This week, the Supreme Court is likely to decide which cases they will hear regarding same-sex marriage and the rights of gay and lesbian couples.
Some of the possible cases include the constitutionality of California’s Proposition 8 and the Defense of Marriage Act (DOMA). This term we really have the opportunity to see the true colors of the Supreme Court. Will the Supreme Court let the injustice and subjugation of gays and lesbians continue? My hope is that they will finally end the rampant discrimination against same-sex couples by DOMA.
The Defense of Marriage Act was passed in the 1990s, barring same-sex couples from receiving federal benefits. Congressional Republicans used DOMA to rally angry supporters before the November 1996 elections, and spineless Democrats and the Clinton administration followed along with the Republican majority out of political expedience.
So, although a handful of states recognize gay marriage, the federal definition of marriage is between one man and one woman. This exclusive definition of marriage creates an enormous disparity between the rights of heterosexual and same-sex married couples.
According to the United States Government Accountability Office (GAO), there are 1,138 benefits, rights and protections provided on the basis of marital status in federal law. Because the Defense of Marriage Act defines “marriage” as only a legal union between one man and one woman. Same-sex couples — although they are legally married in their state — will not be considered spouses for purposes of federal law (taxes, social security, etc.).
In the case of Windsor v. United States, Edith Windsor of New York City married her longtime partner, Thea Clara Spyer, in 2007 in Canada. When Ms. Spyer died in 2009, Ms. Windsor inherited her property. Because the Internal Revenue Service was not allowed, under the Defense of Marriage Act, to consider her a surviving spouse, she faced a tax bill of $363,053 that she would not have had to pay if the federal government recognized her marriage for legal purposes, or if she had married a person of the opposite sex.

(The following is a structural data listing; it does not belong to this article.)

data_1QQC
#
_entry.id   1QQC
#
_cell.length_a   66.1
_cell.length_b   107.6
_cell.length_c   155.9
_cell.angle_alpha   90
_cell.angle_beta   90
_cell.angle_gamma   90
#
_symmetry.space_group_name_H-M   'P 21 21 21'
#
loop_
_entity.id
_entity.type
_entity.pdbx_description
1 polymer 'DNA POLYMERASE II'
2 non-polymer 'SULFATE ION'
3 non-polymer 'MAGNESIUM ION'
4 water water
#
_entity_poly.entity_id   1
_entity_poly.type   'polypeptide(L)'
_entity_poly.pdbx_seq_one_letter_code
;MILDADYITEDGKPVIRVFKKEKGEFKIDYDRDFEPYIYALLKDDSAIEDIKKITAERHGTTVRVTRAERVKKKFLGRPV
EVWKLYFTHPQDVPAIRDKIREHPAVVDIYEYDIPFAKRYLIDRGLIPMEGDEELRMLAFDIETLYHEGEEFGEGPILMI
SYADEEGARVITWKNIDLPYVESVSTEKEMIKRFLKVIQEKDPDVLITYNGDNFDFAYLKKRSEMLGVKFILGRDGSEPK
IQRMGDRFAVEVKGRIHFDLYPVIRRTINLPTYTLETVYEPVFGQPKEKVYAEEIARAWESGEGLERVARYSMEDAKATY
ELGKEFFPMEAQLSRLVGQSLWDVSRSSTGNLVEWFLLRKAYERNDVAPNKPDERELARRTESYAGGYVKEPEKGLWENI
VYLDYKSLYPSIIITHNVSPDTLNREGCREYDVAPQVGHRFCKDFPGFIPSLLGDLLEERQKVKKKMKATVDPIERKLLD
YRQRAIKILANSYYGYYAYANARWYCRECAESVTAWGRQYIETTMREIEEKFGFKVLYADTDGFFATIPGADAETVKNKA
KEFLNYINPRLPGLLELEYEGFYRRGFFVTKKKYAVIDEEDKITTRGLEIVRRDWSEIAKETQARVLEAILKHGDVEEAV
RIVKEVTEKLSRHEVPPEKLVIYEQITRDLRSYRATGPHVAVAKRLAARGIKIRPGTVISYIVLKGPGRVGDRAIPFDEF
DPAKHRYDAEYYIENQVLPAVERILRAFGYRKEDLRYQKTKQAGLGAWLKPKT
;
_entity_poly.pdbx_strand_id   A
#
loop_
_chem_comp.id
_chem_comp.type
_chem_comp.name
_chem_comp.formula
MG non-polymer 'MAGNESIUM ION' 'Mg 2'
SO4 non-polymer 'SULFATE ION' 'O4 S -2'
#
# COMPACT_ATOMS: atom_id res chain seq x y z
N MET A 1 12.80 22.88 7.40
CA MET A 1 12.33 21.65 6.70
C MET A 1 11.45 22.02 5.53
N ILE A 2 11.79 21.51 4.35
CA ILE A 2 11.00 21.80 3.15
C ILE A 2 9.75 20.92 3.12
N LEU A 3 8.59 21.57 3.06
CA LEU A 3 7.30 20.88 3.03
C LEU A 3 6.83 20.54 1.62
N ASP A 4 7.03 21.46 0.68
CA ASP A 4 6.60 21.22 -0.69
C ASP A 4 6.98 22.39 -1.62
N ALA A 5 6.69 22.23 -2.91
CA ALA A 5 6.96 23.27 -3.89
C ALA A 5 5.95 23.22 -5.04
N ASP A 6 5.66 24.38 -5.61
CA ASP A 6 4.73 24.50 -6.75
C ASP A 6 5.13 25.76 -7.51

Eight federal courts have found sections of DOMA unconstitutional and discriminatory. The United States Court of Appeals for the Second Circuit (in Windsor v. United States) became the second federal appellate court in the nation to rule that DOMA violates equal protection by barring same-sex couples from receiving federal benefits.
Any sensible reading or interpretation of the Constitution demands that the Supreme Court overturn DOMA.
Moreover, DOMA allows states to legalize same-sex marriage if they choose, however, no U.S. state is required to recognize a same-sex marriage legally recognized in another state. For example, a marriage license issued in Massachusetts to a same-sex couple does not have to be honored in a state like Mississippi. However, I personally believe the Constitution suggests states act otherwise.
Article IV, Section 1 of the Constitution reads, “Full faith and credit shall be given in each state to the public acts, records, and judicial proceedings of every other state.”
This standard should be applied to civil marriages performed for same-sex couples.
There’s no reason why a marriage recognized in Massachusetts should be invalid if a couple decides to move to Mississippi, or any other state for that matter.
In the coming days, my hope is that the Supreme Court will decide to hear cases challenging the constitutionality of DOMA and ultimately render the law unconstitutional. The federal government cannot constitutionally grant rights to heterosexual married couples while denying the same rights to homosexual married couples. It violates equal protection.
There are over 1,138 reasons the Supreme Court should strike down the Defense of Marriage Act; what’s a reason they should keep it?
Sean Higgins is a political science and sociology double-major from Brookings, S.D. Follow him on Twitter @seanmhiggins.
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